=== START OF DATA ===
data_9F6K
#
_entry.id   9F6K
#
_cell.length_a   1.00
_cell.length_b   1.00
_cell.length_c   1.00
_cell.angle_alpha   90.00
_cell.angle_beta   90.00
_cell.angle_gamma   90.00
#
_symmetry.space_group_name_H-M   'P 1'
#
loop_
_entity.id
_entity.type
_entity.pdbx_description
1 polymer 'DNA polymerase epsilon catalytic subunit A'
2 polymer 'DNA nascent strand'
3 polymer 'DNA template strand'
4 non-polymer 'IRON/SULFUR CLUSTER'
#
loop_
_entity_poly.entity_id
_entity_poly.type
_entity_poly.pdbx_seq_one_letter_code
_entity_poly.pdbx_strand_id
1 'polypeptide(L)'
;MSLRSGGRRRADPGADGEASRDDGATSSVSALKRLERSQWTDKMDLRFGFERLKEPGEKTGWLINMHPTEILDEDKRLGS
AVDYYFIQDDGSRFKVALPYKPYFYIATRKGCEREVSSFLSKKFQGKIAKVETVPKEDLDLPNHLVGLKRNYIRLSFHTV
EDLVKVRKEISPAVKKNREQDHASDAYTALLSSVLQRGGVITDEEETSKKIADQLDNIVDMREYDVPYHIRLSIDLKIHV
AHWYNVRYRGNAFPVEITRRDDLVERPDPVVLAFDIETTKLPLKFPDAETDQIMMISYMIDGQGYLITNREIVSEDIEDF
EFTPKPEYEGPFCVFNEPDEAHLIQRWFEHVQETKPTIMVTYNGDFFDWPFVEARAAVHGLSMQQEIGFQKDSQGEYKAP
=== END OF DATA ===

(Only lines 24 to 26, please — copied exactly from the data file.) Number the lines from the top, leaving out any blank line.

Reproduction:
_entity_poly.entity_id
_entity_poly.type
_entity_poly.pdbx_seq_one_letter_code